Throughout, it has announced the violations publicly and continued to allow inspectors from the International Atomic Energy Agency in to its facilities. Following the U.S. drone strike that killed Revolutionary Guard Gen. Qassem Soleimani, Iran announced what it said was its fifth and final step in violating the deal, saying it would no longer abide by any limitation to its enrichment activities.
That left the Europeans “with no choice” but to invoke the dispute mechanism, Raab told Parliament. “We do so with a view to bringing Iran back into full compliance,” he said, adding that they hope the move will “reinforce the diplomatic track, not to abandon it.”
In their letter to the EU's foreign policy chief announcing their move, the three countries distanced themselves from the new U.S. sanctions. “Our three countries are not joining a campaign to implement maximum pressure against Iran,” they said. “Our hope is to bring Iran back into full compliance with its commitments.”
At the same time, they rejected Tehran's argument that it was justified in violating the deal because Washington broke the agreement first when it pulled out. Invoking the dispute mechanism starts a 30-day period in which to resolve the problem, which can be extended and probably will be. If the problem persists, the matter could be brought before the U.N. Security Council and might result in the "snapback" of sanctions that had been lifted under the deal.
After receiving the letter, EU foreign policy chief Josep Borrell, who coordinates the agreement on behalf of the world powers, stressed that the pressure on Iran from Europe does not mean international sanctions will automatically be imposed.
Despite Iran's recent violations, all remaining parties to the JCPOA have said it is worth preserving, saying it is the best way to curb Iran's nuclear program. Diplomats note that even with its violations, Iran is still enriching uranium to a lower purity than it did before the deal, and IAEA inspectors continue to have access to its facilities.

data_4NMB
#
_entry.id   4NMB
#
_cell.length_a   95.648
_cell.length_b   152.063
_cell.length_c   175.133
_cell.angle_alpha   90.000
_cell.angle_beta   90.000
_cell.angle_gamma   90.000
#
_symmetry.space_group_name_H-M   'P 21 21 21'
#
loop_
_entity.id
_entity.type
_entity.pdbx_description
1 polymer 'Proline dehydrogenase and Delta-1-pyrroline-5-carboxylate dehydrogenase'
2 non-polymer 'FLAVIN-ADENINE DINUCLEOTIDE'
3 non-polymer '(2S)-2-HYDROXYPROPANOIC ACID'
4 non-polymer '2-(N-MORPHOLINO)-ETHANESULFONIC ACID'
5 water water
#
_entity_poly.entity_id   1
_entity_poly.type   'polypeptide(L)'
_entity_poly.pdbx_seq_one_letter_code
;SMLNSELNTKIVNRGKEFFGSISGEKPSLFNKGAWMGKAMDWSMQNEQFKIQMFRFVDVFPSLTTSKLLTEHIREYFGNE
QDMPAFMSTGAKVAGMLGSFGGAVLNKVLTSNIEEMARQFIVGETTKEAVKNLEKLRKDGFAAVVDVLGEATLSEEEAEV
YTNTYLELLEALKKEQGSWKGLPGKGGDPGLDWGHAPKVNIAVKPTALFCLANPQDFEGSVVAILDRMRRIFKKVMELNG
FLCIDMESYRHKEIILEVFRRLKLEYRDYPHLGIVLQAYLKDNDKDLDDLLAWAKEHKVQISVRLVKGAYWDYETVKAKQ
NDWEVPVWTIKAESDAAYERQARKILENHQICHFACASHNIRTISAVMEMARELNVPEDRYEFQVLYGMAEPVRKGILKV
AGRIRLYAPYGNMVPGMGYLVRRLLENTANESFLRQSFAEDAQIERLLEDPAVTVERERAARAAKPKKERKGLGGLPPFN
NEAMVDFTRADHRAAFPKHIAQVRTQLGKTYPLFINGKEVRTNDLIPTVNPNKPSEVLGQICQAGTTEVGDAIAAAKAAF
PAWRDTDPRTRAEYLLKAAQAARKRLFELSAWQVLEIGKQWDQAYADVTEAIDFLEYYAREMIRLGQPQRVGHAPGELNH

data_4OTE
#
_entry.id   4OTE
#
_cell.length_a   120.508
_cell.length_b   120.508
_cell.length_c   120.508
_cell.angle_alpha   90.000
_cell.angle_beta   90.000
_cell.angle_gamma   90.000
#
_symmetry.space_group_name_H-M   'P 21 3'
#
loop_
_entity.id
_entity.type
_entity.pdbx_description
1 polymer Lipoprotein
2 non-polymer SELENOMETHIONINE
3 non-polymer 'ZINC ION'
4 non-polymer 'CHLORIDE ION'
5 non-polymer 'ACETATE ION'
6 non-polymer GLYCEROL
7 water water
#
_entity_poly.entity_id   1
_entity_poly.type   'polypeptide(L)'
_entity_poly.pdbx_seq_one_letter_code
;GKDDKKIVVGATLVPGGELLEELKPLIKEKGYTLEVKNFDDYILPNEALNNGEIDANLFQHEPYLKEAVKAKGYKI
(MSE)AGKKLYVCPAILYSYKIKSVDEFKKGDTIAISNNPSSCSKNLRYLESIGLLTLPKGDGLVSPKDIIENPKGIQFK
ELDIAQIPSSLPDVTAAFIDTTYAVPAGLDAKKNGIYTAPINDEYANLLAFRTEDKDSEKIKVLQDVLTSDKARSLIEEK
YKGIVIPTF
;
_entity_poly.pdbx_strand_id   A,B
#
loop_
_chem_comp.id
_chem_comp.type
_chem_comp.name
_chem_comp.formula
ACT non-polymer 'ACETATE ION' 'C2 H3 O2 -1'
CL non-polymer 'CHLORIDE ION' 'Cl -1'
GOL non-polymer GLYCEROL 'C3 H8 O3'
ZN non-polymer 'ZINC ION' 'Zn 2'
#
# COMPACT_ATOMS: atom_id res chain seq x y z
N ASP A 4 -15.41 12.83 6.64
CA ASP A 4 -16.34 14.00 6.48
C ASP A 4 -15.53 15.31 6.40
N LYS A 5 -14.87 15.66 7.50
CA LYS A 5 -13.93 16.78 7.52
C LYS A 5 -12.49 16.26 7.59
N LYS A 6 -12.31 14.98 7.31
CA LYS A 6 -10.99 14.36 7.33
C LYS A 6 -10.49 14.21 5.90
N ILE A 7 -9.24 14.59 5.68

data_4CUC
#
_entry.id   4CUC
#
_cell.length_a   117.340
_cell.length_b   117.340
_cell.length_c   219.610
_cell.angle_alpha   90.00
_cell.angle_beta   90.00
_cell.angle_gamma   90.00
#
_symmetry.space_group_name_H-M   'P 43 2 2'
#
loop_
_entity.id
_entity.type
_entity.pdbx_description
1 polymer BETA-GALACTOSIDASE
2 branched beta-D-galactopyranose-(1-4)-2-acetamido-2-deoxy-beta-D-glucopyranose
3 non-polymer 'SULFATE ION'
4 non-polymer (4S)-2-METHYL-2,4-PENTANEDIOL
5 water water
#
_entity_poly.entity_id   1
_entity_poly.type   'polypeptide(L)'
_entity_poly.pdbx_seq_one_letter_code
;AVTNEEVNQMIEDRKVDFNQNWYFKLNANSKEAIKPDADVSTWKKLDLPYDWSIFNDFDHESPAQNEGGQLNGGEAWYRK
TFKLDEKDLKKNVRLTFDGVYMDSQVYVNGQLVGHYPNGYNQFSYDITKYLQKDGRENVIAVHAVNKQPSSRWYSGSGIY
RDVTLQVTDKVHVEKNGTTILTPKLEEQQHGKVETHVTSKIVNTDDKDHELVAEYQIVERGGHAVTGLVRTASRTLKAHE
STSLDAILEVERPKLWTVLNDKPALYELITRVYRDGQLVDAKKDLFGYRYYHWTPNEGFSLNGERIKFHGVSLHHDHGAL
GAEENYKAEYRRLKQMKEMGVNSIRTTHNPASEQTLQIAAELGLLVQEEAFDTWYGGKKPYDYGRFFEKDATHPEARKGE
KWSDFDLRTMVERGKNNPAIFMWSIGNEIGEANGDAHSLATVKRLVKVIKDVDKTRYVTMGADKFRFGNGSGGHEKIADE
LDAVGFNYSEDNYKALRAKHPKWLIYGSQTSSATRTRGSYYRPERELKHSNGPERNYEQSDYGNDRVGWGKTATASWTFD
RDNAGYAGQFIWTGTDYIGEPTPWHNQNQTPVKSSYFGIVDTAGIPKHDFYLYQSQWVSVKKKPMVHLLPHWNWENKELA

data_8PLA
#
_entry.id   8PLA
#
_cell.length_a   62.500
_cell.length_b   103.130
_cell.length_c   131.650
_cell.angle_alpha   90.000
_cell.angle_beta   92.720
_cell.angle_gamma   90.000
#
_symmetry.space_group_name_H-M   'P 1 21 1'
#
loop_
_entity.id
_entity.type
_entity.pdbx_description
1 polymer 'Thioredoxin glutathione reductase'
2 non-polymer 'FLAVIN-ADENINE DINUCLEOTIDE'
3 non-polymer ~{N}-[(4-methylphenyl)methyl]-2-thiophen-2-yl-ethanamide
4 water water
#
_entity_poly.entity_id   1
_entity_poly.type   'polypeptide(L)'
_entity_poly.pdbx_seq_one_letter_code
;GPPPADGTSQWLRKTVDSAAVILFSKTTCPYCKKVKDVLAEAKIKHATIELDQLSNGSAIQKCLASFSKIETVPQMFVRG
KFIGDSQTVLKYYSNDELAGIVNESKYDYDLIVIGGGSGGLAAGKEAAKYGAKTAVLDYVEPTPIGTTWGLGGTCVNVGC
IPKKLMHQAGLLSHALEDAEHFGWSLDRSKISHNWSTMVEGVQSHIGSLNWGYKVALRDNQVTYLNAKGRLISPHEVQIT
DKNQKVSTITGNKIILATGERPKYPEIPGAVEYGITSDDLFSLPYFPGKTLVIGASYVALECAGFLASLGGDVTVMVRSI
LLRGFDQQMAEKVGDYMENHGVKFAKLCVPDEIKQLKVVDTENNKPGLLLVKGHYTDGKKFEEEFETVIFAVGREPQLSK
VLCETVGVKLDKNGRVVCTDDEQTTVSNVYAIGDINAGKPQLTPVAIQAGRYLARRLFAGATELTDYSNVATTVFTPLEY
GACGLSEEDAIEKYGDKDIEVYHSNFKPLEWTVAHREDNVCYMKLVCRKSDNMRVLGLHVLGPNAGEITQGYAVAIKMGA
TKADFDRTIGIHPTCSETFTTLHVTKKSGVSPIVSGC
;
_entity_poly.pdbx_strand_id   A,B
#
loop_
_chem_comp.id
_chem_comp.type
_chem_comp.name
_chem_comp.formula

“We see no reason for such a step,” the Russian Foreign Ministry said in a statement about the EU countries' decision. It called the move an “ill-considered decision” that could lead to a new escalation and make a return to the original framework “unachievable.”
With the growing skepticism that the deal will be able to saved without U.S. involvement, British Prime Minister Boris Johnson suggested the possibility the agreement could be reworked somehow to address some of Trump's concerns.
“Let's work together to replace the JCPOA with the Trump deal,” he told the BBC. Borrell refused to comment on that but again emphasized that the remaining signatories feel it is the best solution to limiting Iran's nuclear ambitions.
“We have to preserve the nuclear deal and work to go back to full and effective implementation," Borrell said in Strasbourg, France. He described the pact as a “significant achievement” and underlined that "there is no alternative to this agreement.”
Raab told Britain's Parliament that “the government in Iran has a choice.” "The regime can take the steps to de-escalate tensions and adhere to the basic rules of international law. Or sink deeper and deeper into political and economic isolation," he said. “We urge Iran to work with us to save the deal.”
Rising reported from Beirut. Danica Kirka in London, Frank Jordans and Geir Moulson in Berlin and Daria Litvinova and Jim Heintz in Moscow contributed.